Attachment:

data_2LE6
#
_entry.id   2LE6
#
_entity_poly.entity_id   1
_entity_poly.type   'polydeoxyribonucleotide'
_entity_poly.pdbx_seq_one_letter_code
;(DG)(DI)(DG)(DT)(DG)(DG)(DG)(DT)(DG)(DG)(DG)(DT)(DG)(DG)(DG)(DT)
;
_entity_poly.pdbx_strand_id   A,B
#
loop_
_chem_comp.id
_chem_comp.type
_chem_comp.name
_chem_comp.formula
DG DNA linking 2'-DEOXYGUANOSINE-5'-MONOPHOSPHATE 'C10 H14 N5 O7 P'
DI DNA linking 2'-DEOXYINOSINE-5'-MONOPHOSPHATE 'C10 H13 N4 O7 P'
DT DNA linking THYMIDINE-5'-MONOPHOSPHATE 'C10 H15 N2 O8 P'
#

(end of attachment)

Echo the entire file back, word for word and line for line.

data_2LE6
#
_entry.id   2LE6
#
_entity_poly.entity_id   1
_entity_poly.type   'polydeoxyribonucleotide'
_entity_poly.pdbx_seq_one_letter_code
;(DG)(DI)(DG)(DT)(DG)(DG)(DG)(DT)(DG)(DG)(DG)(DT)(DG)(DG)(DG)(DT)
;
_entity_poly.pdbx_strand_id   A,B
#
loop_
_chem_comp.id
_chem_comp.type
_chem_comp.name
_chem_comp.formula
DG DNA linking 2'-DEOXYGUANOSINE-5'-MONOPHOSPHATE 'C10 H14 N5 O7 P'
DI DNA linking 2'-DEOXYINOSINE-5'-MONOPHOSPHATE 'C10 H13 N4 O7 P'
DT DNA linking THYMIDINE-5'-MONOPHOSPHATE 'C10 H15 N2 O8 P'
#